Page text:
After the rain

My world looked different after the rains stopped. Blue sky seemed bluer, white clouds whiter than ever before, brighter than memory allowed. Grey skies had dominated for so long.

My native animal neighbours appreciated it too, coming out of shelter to feed and scratch and dry off. Not having seen many since I got back from Thailand, due to the weather, I am relieved to see them.
A few wallabies, a family of roos…‘ Sawasdee-ka!’ I greet them, Thai style.

An echidna appeared just near the house, poking about in the overgrown herb garden. I have seen it, or a relative, there before. I expect the rocks provide good insect hidey holes for it to investigate.

Near the herb garden a large Wanderer butterfly decorates the lavender shrub. Although they are common here, familiarity does not breed contempt — they are very striking in colour and pattern, and I am grateful for their abundance.

Next day the echidna is still wandering about the yard as if intends to stay.

It feels like company; I am pleased to be sharing with a creature again, and to see something is using the useless grass.

As I have trouble putting a spade through this kikuyu sod, I am impressed that the echidna can poke and wriggle its snout through with no apparent trouble. An efficient ‘poker’ indeed.

7 thoughts on “After the rain”

  1. Hello Anne,
    How nice of you to give me that feedback! Yes Gosford was a different world in the’50s, as was Erina. No, I didn’t know the Vicary family.
    I’ll mention Paul to Robert B when I see him next, but you can visit The Old Brush for a picnic if you like – it’s a lovely spot – and chat to Robert yourself.
    Yes thanks, my grandchildren are fine – Tilly is turning two shortly.
    Thanks for visiting the web site – drop by again, Anne.

  2. Sharyn Ihave just finished The Woman on the Mountain and enjoyed it so much , I also lived in Gosford in the fifties moved there after the war it is not the place we grew up in i hate going back.Ithink you are very brave doing what you do and admire you for it.I live in Maitland and also hate to see what is happening in our valley. It is nice to see the echidna that you spoke about in your book.Did you know any of the Vicary family in Erina they had quite a large family and Wendy married my brother. I had best finish ,this was to be a few words and its turning into a novel . Also my ex son in law knows Robert Bignell, his name is Paul Taylor.Ihope your grandchildren are well. Regards Anne Harwood. nee Dicker.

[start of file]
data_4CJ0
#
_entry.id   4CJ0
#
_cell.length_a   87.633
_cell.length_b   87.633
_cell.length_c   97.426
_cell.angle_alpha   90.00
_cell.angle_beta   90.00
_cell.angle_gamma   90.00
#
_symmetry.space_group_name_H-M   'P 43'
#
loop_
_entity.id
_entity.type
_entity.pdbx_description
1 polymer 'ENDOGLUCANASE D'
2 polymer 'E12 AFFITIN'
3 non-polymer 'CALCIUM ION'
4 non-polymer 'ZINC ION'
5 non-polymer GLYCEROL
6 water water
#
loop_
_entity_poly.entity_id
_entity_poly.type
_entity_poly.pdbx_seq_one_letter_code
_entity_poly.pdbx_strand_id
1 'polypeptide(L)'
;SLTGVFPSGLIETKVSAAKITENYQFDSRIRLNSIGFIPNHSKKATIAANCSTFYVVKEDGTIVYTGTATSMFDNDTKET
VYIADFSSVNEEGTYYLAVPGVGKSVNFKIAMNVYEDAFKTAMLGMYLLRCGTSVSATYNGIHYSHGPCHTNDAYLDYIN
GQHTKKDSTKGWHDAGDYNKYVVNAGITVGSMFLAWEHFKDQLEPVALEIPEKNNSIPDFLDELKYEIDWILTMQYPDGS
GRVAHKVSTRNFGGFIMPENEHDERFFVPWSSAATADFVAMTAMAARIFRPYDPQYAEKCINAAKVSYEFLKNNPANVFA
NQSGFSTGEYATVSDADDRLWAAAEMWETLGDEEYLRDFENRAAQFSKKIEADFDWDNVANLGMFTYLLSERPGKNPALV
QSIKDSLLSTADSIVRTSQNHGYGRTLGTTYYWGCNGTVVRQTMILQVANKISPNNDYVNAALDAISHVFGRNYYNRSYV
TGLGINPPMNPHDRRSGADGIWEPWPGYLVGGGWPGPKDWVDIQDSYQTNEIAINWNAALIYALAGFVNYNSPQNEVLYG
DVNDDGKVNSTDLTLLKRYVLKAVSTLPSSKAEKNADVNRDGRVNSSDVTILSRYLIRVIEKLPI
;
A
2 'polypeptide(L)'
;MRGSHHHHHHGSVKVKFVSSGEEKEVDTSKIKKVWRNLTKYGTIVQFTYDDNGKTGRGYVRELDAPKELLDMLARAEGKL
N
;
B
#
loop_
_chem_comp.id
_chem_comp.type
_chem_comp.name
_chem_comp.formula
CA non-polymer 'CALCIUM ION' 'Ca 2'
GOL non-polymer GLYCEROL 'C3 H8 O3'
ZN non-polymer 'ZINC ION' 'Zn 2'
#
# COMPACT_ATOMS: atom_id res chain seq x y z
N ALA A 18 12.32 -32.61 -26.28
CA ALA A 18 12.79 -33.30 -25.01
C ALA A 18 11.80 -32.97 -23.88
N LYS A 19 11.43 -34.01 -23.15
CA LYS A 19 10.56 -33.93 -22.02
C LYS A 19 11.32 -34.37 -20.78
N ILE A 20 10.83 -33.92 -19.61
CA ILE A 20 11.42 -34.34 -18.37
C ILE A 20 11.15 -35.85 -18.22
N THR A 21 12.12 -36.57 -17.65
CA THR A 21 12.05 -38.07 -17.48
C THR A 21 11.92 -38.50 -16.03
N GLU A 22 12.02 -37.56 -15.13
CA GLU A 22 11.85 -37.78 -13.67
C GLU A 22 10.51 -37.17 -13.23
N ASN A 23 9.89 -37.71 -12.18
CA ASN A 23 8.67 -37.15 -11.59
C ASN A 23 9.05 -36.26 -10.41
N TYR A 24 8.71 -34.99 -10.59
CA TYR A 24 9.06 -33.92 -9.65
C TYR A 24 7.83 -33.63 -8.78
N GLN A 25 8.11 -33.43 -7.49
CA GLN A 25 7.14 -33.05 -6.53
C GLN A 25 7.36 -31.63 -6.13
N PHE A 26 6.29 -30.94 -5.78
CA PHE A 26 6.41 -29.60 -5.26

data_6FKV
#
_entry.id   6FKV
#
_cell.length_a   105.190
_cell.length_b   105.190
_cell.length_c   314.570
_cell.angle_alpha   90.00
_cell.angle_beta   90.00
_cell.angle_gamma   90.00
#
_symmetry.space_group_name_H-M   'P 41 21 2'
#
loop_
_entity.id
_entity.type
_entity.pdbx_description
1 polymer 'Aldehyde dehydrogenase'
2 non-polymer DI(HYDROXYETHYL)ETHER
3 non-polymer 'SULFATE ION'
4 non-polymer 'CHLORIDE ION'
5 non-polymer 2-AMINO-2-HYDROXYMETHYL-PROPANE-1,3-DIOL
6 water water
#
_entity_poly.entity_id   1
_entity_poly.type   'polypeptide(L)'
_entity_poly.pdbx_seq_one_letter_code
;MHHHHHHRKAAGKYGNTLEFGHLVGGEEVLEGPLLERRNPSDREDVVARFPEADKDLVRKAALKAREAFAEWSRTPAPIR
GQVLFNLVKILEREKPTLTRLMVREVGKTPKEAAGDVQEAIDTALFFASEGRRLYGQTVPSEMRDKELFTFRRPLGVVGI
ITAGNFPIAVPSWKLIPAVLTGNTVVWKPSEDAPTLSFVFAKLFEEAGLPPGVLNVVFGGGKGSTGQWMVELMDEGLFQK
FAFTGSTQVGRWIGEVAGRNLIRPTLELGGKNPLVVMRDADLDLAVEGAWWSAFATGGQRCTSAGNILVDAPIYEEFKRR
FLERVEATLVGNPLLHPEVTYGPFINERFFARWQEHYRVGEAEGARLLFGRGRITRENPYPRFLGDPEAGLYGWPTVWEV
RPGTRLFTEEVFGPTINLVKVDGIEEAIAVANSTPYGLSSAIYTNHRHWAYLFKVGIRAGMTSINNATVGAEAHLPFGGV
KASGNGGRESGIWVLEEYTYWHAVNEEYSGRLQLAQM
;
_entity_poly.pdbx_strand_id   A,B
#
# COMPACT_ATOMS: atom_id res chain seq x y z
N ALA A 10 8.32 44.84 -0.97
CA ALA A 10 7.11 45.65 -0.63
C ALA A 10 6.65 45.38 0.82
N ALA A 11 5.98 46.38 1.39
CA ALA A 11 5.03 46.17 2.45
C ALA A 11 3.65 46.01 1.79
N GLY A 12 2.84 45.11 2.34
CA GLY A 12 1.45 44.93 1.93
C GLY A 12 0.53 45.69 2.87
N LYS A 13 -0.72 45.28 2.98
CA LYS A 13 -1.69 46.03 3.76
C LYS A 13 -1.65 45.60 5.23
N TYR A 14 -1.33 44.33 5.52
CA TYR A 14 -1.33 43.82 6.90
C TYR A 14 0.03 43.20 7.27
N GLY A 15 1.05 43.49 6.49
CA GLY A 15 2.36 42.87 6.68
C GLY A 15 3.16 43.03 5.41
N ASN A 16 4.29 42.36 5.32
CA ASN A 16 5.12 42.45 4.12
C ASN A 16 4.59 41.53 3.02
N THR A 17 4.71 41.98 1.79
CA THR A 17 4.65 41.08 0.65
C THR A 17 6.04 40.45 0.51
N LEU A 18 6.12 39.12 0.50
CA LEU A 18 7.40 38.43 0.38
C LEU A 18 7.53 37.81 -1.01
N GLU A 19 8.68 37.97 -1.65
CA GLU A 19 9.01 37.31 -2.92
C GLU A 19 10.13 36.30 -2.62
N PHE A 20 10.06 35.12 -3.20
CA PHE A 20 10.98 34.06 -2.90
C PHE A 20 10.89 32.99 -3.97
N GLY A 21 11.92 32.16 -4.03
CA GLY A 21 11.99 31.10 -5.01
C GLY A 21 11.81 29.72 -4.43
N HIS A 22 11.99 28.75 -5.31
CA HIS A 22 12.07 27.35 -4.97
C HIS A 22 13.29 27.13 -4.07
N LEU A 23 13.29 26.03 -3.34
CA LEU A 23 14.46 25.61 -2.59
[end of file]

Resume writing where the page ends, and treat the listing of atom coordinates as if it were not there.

3. It sounds a delight,l DWG, and your description has made it come alive for us all, so thank you very much for that detail, especially the Crucifixion ones. Dogwood sounds like a poor name for it, and for ours – pejorative almost.

  4. You could “google” dogwood and get a complete or better detail of it. But my version will tell you that it is the most “sought after” tree in the home garden and very hard to get it to grow in the tamed garden. It grows in the temperate regions of US and here in the Southeast and where I live it is everywhere on my property growing wild. I have one that I planted 10 years ago when I came back to this region…just a dream of a tree. It grows to a good size and is covered in four petal blossoms with a cluster of red in the middle, red stems and red berries after the blossoms. It is also used to illustrate the Crucifixion Story as the petals have edges that seem a nail was driven through it and the center is a Crown of Thorns. When they bloom they create beautiful countrysides. I live in the Red Hills part of the State and it is quite beautiful all the time, but especially now. I have lots of birds right now..nesting and courting…in my yard and I do love them. I guess that replaces critters with four legs. Dogwood blossoms are almost always white, but there is a pink one locally. Thanks for your interest. DWG

  5. My world is quite different from your drier W.A. one Fleur, but DWG’s picture of a soft green U.S. spring sounds not so different – apart from the critters of course.
    We know azaleas, but what do your dogwoods look like, DWG? I assume they are different to our several small native trees that are commonly called Dogwoods. The one I know is Myoporum deserti, more like a shrub: graceful, thin-leaved, tiny white bell flowers.

  6. We have had our share of rain where I am, however I suppose come August at end of summer, we will be glad to have had this much rain. It’s quite beautiful here right now, the dogwoods having just bloomed, and the azaleas are in full and all of the other spring perennials. Grass is green and with the soft rain today, a feeling of peace abounds. It’s hard to believe in the midst of all the natural beauty, that there is an economic crisis all around. I, of course, have not seen the beautiful creatures you keep “showing off” to your viewers. If you remember I just love the roos and appreciate always seeing their latest visits.
    Thanks again for sharing and enjoy!!

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